Introduction: Skittle Sorter

Picture of Skittle Sorter

Make a machine capable of sorting 100g of skittles by color as quickly and as accurately as possible.

The learning goals are to apply basic understandings in electricity and to develop an intermediate level of understanding with an Arduino, mainly the use of third party sensors, if/else statements and servo-motion control.

To evaluate the success of your machine, imagine this is in a pharmaceutical application and that the green, yellow and orange skittles are very different medications to be distributed to patients and that the red and purple skittles are poison to be discarded. Discarding medication is not nearly as bad as distributing poison. Mixing medications is bad with varying consequences.

I hope you enjoy the project!

Step 1: Getting Started

Plan and make the back-board of your skittle sorter. You will also be adding the vibration necessary to keep the skittles flowing smoothly through your skittle sorter. Be careful with the hot glue and the box cutter!

Step 2: Feeding Skittles One at a Time

Learn to control a continuous rotation servo using an Arduino so that you can feed skittles one at a time in front of the camera.

Step 3: Detecting the Skittle Color

Learn to connect a camera to your Arduino and how to use that camera to get skittle color data back to your Arduino.

Step 4: Sorting Based on Color

Use the color information from the camera and your understanding of servo motion to sort the skittles based on color.


DavidL537 (author)2017-02-05

how do you feed only one at a time though?

BVarv (author)DavidL5372017-02-05

Important question! Thank you. Students measure the skittle dimensions, then use those dimensions to design an advancer wheel that lifts only one skittle per notch. The second half of this video shows designing such an advancer as well as an example sorter in action.

nedevski (author)2017-02-01

The second I heard "sorted by color" I thought of the cheap chinese color sensors (link below). From what I've seen they have fast response and you don't need a computer or a Raspberry Pi to make it work, Arduino should be fine.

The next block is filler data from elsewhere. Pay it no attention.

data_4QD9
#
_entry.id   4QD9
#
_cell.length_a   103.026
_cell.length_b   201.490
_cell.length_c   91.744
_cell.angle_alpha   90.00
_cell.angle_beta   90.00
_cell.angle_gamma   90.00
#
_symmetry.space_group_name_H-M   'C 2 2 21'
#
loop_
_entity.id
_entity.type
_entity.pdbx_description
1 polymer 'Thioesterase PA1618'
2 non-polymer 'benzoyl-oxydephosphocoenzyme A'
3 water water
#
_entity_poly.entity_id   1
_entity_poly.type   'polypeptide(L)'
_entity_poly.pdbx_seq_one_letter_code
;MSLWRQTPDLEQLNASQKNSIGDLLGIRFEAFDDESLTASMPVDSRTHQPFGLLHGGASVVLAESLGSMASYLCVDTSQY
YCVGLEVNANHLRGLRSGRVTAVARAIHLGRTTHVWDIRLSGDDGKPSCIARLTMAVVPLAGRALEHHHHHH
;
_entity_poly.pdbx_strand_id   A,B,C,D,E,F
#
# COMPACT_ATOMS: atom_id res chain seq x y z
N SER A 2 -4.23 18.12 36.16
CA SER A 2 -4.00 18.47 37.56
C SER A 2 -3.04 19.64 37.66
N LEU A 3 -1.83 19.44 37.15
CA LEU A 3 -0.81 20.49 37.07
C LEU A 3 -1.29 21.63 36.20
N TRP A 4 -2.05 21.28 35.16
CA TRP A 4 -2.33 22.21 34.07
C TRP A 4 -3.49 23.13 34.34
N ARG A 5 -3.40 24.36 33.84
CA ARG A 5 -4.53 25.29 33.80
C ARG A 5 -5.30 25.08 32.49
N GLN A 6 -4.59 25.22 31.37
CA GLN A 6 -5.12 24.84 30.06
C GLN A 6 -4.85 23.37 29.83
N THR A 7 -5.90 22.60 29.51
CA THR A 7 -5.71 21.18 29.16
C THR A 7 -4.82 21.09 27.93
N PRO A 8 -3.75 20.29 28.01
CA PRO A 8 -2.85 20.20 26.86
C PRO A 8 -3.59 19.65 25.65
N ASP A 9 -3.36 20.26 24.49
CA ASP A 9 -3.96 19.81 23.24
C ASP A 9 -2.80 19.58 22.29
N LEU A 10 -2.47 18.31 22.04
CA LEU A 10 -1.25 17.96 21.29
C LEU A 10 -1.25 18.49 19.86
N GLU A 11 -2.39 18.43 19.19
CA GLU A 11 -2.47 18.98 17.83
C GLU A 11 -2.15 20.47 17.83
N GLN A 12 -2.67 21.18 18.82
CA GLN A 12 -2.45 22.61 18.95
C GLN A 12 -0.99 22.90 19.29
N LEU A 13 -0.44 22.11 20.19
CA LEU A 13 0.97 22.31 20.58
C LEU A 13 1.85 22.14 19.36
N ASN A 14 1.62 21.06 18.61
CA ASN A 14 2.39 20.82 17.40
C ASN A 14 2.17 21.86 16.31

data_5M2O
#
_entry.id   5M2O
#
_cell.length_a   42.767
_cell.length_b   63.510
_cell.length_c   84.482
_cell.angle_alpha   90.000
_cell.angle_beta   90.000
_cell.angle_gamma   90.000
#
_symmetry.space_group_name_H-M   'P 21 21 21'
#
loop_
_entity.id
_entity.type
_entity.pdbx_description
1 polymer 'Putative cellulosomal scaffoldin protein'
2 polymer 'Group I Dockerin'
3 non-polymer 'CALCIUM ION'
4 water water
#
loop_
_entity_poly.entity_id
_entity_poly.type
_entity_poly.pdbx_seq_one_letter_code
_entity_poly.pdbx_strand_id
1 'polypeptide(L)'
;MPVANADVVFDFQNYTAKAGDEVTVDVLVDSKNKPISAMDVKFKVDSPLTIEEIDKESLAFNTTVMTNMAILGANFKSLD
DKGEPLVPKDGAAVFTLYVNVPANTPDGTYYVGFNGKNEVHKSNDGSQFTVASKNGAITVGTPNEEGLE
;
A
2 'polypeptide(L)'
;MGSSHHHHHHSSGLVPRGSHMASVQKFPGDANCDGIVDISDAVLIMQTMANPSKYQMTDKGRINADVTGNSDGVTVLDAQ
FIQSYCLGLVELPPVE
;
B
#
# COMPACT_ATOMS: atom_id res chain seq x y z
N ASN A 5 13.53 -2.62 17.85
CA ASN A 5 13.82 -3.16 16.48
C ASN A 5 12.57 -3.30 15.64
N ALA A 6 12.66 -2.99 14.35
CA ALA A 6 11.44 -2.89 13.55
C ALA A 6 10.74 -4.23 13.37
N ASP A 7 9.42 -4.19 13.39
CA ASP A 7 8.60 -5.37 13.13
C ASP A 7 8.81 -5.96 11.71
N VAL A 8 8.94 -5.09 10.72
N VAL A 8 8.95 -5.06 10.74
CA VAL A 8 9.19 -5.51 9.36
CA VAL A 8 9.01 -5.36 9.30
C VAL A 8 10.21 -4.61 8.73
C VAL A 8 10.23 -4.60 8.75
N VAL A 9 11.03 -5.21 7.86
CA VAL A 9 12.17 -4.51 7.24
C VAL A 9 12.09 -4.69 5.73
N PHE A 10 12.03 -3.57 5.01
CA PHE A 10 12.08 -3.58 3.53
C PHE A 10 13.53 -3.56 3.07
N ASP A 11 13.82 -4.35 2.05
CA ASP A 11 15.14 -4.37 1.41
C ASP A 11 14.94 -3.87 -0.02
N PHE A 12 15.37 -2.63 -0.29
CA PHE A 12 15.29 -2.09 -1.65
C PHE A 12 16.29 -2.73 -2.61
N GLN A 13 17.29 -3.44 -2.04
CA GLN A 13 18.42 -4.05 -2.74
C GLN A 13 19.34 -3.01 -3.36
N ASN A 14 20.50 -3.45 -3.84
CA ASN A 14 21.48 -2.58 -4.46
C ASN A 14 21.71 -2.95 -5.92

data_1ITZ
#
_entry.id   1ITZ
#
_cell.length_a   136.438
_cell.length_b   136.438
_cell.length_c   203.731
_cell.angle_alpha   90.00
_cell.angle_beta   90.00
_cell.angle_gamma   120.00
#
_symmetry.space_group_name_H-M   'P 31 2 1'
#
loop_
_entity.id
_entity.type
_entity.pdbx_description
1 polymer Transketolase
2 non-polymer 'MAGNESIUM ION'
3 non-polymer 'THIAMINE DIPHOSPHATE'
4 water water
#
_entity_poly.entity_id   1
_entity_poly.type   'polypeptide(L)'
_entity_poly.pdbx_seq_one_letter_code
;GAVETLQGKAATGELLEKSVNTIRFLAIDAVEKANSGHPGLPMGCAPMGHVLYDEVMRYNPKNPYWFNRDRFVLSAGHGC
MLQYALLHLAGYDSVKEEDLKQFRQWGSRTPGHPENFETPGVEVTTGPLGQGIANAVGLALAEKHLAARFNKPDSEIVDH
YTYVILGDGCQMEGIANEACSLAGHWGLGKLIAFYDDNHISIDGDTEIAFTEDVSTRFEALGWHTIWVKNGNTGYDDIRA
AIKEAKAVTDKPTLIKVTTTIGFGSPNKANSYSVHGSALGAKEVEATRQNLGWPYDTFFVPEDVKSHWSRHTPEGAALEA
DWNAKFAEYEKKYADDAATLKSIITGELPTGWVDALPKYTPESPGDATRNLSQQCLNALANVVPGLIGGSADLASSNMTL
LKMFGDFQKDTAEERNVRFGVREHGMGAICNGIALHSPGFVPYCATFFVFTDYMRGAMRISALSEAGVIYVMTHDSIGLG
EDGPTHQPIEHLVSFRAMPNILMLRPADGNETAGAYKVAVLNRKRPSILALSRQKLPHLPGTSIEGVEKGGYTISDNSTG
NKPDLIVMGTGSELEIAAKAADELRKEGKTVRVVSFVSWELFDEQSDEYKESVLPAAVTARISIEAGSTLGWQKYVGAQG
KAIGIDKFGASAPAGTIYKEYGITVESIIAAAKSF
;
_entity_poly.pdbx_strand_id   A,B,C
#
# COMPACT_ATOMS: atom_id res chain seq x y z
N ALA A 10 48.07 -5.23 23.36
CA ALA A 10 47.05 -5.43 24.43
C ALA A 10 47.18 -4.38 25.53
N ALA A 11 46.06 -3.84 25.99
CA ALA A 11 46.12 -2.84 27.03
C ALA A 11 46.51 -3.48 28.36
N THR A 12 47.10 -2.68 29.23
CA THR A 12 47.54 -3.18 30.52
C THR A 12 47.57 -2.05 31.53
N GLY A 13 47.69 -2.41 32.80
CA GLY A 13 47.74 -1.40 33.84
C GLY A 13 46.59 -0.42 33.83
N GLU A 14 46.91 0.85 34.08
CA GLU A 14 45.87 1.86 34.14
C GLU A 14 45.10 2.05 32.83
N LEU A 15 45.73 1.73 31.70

Actually I will order a color sensor just for the sake of trying this with M&M's :D

Link to example module:

What do you think?

BVarv (author)nedevski2017-02-01

Wow, such a great resource! Thank you! Yes, please do and post your results. I'd love to check it out.

What do I think?

The sensor you suggest is definitely a cheaper solution, and would likely work with some diligence and critical thinking. However, I have to remind myself that the project is less about sorting skittles and more about getting beginning microcontroller users comfortable navigating online documentation and with picking and choosing code needed to solve their specific challenge. The documentation and support around Arduino and Pixy are wonderful arenas for this learning to occur. The cut sheet on the TCS3200 seems like it would be intimidating to this audience. However, "intimidating to a beginner" equals fantastic extension challenge to early finishers and/or good starting place for learners already at the intermediate level. I'll order a few and see how it goes.

Great contribution. Thank you!

nedevski (author)nedevski2017-02-01

Just found this video, but it seems a loooot slower than your solution.

But I totally love the concept with the pills, awesome idea and project!

DIY Hacks and How Tos (author)2017-01-29

Clever. I wonder if you could get this to sort the marshmallows in Lucky Charms cereal.

Thanks! You sure could, you would only need to program Pixy to the marshmallow colors. Thanks for looking at the project!

About This Instructable




Bio: Purdue University Mechanical Engineer. CAD designing, 3-D printing, CNC Plasma cutting, Laser cutting, welding, woodworking, Arduino enthusiast and instructor.
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